- The Washington Times - Friday, March 14, 2008

Thanks to the energetic work of Republicans and some sober-minded Democrats, the House may indeed get to vote on immigration reform legislation worthy of the name sometime soon. The bill is the SAVE Act (H.R. 4088), introduced by Rep. Heath Shuler, North Carolina Democrat, which aims to dramatically reduce the number of illegal aliens in the United States through stepped-up enforcement of U.S. immigration laws. Mr. Shuler’s bill offers a detailed blueprint for achieving this, which includes increasing the number of border patrol agents and providing incentives to recruit and train them; hiring more Immigration and Customs Enforcement agents to strengthen interior enforcement; and hiring more federal judges to hear cases against people who smuggle drugs and humans. (Read today’s Op-Ed “Forging immigration reform” by Mr. Shuler and Rep. Brian Bilbray.)

All of this sounds like common sense to us, and in all likelihood to the majority of Americans, who, polls show, oppose mass amnesty and want U.S. immigration laws enforced. But House Speaker Nancy Pelosi and the rest of the House Democratic leadership are open-borders advocates who want no part of the SAVE Act, and have thus far managed to keep the bill buried in the Judiciary Committee. To get around this roadblock, supporters of the SAVE Act need 218 signatures on a discharge petition to bring the bill to the floor for a vote. As of yesterday afternoon, according to NumbersUSA, they had 169 signatures — 161 Republicans and seven Democrats — who had signed the discharge petition. (Updated totals are available at www.numbersusa.com.) It is likely that many of the 38 Republicans who had not signed as of yesterday will do so in the coming days. The critical question is what will happen with the Democrats — there are more than 30 of them who have signed on as cosponsors of Mr. Shuler’s bill who have thus far been unwilling to take the next step: signing the discharge petition.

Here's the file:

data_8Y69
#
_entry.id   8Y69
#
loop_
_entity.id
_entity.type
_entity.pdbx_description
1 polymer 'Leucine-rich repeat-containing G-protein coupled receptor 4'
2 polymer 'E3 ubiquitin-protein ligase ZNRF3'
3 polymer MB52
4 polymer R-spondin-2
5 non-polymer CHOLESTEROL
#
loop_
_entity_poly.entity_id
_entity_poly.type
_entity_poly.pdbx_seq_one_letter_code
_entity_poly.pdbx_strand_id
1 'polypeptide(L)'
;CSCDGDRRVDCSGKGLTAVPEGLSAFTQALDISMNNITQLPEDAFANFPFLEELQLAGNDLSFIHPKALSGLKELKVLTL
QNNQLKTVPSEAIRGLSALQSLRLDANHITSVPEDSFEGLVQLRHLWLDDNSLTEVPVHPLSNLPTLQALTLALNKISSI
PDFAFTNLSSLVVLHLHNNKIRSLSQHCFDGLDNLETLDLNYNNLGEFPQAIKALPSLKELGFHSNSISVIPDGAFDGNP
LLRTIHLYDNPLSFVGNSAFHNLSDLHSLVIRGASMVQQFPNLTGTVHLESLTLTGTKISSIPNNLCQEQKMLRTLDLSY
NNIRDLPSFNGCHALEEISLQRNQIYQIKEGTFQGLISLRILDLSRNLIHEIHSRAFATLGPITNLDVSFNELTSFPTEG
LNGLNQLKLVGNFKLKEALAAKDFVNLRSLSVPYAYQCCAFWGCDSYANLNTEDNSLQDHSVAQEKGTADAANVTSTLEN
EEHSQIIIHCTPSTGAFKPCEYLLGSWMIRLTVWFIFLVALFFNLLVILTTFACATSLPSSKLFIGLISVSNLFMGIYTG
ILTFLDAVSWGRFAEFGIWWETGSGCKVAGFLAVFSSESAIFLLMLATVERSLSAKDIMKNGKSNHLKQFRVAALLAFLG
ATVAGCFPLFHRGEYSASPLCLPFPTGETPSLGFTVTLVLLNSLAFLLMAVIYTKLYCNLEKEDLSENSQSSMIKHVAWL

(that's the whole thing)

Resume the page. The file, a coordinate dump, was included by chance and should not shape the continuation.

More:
And as Mr. Shuler and Mr. Bilbray write in this section today, the SAVE Act also would expand the E-Verify program, a Web-based system that cross-references information such as Social Security numbers to ensure that a worker is legally in the United States. The program is already being used voluntarily by 56,000 American employers; the SAVE Act would phase it in for all employers over a four-year period. Having E-Verify in place benefits American workers currently faced with unfair competition from illegals. And it would also free employers from having to function as forensic document experts, poring through workers’ personal information and work history in an attempt to discern whether someone can legally work in the United States. “Making E-Verify mandatory will protect American workers and law-abiding businesses from the unfair competition created by a massive illegal workforce,” Messrs. Shuler and Bilbray write.

The SAVE Act offers a reasonable “middle ground” solution — something between the sort of mass-amnesty solution embodied by last year’s failed Senate immigration bill and the “mass deportation” strawman conjured up by amnesty advocates. In the coming weeks, many rank-and-file Democrats will have to make a very difficult choice: carry water for Nancy Pelosi or respond to the legitimate concerns of their constituents.

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